The futility of such conceptions indicates that the paradoxes of secularism are not so different from the paradoxes of democracy. The main paradox of democracy is that it is not itself democratically produced. The origin of democracy, whether in a long process of reform or a sudden violent change, remains external to it. Democracy itself is never put to the vote. In a situation like the Middle East, this means that the election can be won by the so-called ‘enemies of democracy’. This is what happened in Algeria a few years ago, and is happening presently in Palestine with the success of Hamas. In the established state-oriented democracies, whenever the election erects obstacles to a continuous rule of capital and state oligarchies (as recently occurred in the Netherlands and France, when people said ‘no’ to the European constitution), one can always repeat the election. Yet such options are ruled out in the Middle East (even though the winners in Algeria and Palestine, considered as a threat to the dominant powers, never got the chance to prove their commitment to democracy). We are left with the paradox of establishing democracy before holding democratic elections.
This also holds true for secularism. The typical reaction to this impasse is to insist Brian O’Doherty, F49, Vowel Grid, 1970on ‘the primacy of liberalism’ (the rule of law, individuals’ rights, etc.) over democracy.
However, according to this view, in countries where people do not know ‘the rules of the democratic game’ the only solution is to ‘educate’ them from above. The military dictatorships of Atatürk in Turkey and Reza Shah (1925–41) in Iran tried to realize this logic, by imposing their own versions of secularism. None of the known historical routes to the secularization of the state – such as civil war between religious factions in the Thirty Years War, or gradual change through centuries of conflict between king and parliament, or the establishment of a new state on ‘virgin soil’ – applies to a country like Iran (95 per cent of whose population are Shi’ites) or the rest of Middle East. The present situation in the multi-ethnic society of Iraq shows that the survival of a semi-democratic secular state requires the presence of an occupying force. Recent events in Turkey prove that even half a century of ‘education’ by the army has not solved all the paradoxes of secularism. It seems that in this region a secular democratic state must come either from above or from outside. (Some people both inside and outside Iran are now even hoping for an external solution – that is, the military American solution.) But does this mean that here secularism and democratic politics are mutually exclusive? The answer is no.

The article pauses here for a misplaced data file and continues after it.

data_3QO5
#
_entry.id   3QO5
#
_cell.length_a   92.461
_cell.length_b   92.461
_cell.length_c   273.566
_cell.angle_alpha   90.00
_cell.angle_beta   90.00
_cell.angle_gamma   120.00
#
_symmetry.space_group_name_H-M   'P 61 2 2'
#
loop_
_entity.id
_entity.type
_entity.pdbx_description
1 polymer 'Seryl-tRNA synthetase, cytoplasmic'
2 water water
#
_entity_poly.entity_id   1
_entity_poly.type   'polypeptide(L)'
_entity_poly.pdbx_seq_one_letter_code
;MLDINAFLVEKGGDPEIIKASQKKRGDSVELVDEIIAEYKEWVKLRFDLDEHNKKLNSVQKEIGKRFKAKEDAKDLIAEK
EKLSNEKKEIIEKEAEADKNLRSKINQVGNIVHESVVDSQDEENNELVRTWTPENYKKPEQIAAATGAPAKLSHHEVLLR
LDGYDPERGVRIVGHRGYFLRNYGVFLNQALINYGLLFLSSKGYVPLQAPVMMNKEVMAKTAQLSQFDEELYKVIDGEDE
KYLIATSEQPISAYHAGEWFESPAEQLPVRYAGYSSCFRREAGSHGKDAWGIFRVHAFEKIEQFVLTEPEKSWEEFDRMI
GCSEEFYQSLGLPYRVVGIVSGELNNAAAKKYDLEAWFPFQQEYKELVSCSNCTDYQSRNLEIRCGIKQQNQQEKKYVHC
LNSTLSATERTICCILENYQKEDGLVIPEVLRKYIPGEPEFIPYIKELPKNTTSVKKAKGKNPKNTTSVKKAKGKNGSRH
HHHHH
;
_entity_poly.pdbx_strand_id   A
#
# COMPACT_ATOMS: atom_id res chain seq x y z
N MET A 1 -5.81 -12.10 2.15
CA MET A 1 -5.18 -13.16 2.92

the not-all against the state-all